United by a Common Vision
For both Dr. Wessinger and Dr. Greenhouse, independent practice is key to how they serve their patients.
Dr. Wessinger, a South Carolina native, attended the Medical University of South Carolina, and did his residency at the Children’s Hospital of Alabama. In 1989, he was the fifth doctor to join the Sandhills Pediatrics. He’s seen the practice open satellite offices over time, and bring in additional pediatricians, but they’ve always remained committed to their overarching philosophy when it comes to patient care.
“We were always pretty fiercely independent and did not want to become hospital employees,” he says.
That same approach serves as the foundation for Palmetto Pediatrics and underlies Dr. Greenhouse’s history. After attending Clemson University on a fencing scholarship, Dr. Greenhouse attended Emory University School of Medicine – she met her husband on the first day of medical school – and then completed her pediatrics residency at Richland Memorial Hospital in Columbia and “never left.” She’s been practicing in the state for 25 years.
“You really do feel like you can make a difference here,” she says. “Pediatrics in South Carolina is a pretty close knit group.”
She points to her office’s location – a roughly five minute drive from the statehouse in Columbia – as helpful when it comes to her involvement in legislative advocacy for children in South Carolina. She also has the ability to teach medical students and residents: Every physician in Palmetto Pediatrics is on the faculty of the South Carolina School of Medicine. Sandhills is also highly involved in education through the medical school. Participation in research through the AAP is another focus – Dr. Greenhouse says being an independent pediatrician gives her the latitude to get involved in projects that make sense for her patient population. She sees a large number of patients with special needs, including cerebral palsy, autism, and Down syndrome.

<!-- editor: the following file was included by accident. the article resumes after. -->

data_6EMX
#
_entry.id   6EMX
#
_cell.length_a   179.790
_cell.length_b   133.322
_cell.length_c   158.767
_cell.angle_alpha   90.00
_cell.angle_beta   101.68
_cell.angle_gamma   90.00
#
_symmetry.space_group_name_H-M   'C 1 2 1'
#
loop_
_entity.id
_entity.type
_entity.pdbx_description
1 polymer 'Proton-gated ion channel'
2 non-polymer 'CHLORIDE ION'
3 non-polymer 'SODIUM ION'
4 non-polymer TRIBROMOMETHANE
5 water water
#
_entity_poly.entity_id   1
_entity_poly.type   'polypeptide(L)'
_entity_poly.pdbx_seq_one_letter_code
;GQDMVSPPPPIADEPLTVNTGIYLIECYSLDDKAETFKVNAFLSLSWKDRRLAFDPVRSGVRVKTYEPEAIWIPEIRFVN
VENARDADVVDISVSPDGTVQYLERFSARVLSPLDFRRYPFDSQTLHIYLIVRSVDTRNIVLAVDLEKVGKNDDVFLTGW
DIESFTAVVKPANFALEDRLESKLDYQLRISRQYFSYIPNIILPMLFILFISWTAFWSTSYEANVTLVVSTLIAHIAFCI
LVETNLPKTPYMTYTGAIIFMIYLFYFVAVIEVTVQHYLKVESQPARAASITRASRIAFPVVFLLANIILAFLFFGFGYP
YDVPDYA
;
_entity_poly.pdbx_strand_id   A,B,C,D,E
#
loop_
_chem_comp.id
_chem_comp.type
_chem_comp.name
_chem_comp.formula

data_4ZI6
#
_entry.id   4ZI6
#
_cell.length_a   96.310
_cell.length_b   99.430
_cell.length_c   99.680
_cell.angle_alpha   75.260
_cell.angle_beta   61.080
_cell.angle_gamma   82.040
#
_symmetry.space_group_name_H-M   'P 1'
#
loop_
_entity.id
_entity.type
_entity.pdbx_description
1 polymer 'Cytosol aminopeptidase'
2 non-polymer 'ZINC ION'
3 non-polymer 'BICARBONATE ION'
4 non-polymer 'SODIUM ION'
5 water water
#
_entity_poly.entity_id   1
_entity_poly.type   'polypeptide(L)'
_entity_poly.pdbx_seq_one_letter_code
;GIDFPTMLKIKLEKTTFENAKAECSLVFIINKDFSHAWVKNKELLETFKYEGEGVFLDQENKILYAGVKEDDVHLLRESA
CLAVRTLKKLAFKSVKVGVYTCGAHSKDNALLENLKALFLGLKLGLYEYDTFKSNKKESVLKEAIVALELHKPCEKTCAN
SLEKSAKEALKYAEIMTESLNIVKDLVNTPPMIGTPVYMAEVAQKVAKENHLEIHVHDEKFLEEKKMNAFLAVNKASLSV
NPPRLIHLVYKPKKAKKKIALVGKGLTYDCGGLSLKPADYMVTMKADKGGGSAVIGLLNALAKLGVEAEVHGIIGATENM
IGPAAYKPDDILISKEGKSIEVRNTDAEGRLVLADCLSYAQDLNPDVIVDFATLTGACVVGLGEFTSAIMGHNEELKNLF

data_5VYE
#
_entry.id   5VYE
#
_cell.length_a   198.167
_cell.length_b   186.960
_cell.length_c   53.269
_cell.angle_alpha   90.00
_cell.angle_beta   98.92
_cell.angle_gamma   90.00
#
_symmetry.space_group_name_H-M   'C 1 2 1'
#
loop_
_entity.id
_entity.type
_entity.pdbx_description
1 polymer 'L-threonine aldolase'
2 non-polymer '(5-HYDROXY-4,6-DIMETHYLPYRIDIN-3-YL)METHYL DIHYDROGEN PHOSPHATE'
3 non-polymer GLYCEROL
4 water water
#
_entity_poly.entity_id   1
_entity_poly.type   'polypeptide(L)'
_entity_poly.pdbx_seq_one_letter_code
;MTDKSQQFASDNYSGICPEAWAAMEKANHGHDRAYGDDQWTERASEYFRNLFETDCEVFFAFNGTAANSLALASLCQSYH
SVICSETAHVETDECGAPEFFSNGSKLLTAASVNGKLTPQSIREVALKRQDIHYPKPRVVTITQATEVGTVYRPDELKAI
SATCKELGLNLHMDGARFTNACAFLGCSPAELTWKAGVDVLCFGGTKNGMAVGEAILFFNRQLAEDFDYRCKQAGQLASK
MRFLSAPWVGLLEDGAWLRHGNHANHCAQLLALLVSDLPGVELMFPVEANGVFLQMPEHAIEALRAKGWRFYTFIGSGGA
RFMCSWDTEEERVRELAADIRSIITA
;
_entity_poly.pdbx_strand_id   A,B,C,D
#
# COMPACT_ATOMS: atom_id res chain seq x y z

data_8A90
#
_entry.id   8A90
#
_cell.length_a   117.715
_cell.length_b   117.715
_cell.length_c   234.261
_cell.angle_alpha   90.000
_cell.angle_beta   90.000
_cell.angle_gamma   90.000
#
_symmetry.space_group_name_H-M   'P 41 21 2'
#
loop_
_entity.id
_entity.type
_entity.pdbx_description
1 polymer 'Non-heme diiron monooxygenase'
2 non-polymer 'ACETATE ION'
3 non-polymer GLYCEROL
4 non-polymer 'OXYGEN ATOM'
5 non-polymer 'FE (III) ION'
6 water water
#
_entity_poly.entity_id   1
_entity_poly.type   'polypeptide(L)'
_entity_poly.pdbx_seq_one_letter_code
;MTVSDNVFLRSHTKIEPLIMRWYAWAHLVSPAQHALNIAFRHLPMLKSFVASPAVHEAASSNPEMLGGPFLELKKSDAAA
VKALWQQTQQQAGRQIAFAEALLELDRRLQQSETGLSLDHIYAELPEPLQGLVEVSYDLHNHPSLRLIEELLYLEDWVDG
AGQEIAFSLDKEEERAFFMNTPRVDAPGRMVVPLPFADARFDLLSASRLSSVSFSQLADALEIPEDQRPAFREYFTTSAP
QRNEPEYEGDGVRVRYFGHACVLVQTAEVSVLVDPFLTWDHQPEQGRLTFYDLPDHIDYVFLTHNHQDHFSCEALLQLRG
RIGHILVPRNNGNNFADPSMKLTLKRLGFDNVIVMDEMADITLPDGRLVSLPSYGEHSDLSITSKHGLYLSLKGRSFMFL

“We can respond with no middleman and without anyone else telling us what we can and can’t do,” she says. “We are able to do what is best for our patients without having to ask anyone else’s permission.”
And then there are the relationships with patients that stretch across generations. This comes after over two decades practicing in the community, Dr. Wessinger says. He often sees former patients who now have kids of their own.
“I’ve seen a fair number from cradle through college,” he says. “If I’m going to see a first baby in the room the first thing I do is look at the demographics to see if I know one of the parents already. I’d say half the time I do.”
Moments when those connections shine through – when you can point out how much a child looks like her mom, for example – bring another dimension to the work.
“You say that and mom just beams,” says Dr. Wessinger.
Next up for the SCPA? A free-standing newborn and lactation support center, long a dream for both practices, but made possible courtesy of the broader patient population and pooled resources of the alliance. The South Carolina Lactation and Newborn Wellness Center – set to open in West Columbia in the fall of 2017 – is envisioned as a third care center for the Alliance and a resource for all pediatricians in the metropolitan area. The space will be set up specifically for new mothers to allow them to access resources and services in a “spa-like” and supportive atmosphere. Future possibilities for the building include a pediatric wellness center that provides nutrition services and obesity-related programming. Another goal for the SCPA is to offer additional pediatric mental health services – like many parts of the country, it is a dire need for their community – but they are still working on a staffing model that’s financially viable, says Dr. Wessinger.
Still, the GPWW gives the SCPA the latitude to continue to explore ways to meet their patients’ needs in new and exciting ways, including the possibility for the organization to expand into other areas of the state. As the SCPA forges ahead with their young organization, Dr. Greenhouse points to a conversation she had with her daughter, who is starting medical school in the fall, as a good sign for their venture.
“She said she could see herself joining a practice like mine, and being happy in a practice like mine,” says Dr. Greenhouse. “For someone who is about to enter the study of medicine to say that, in my view that tells us we are doing something right.”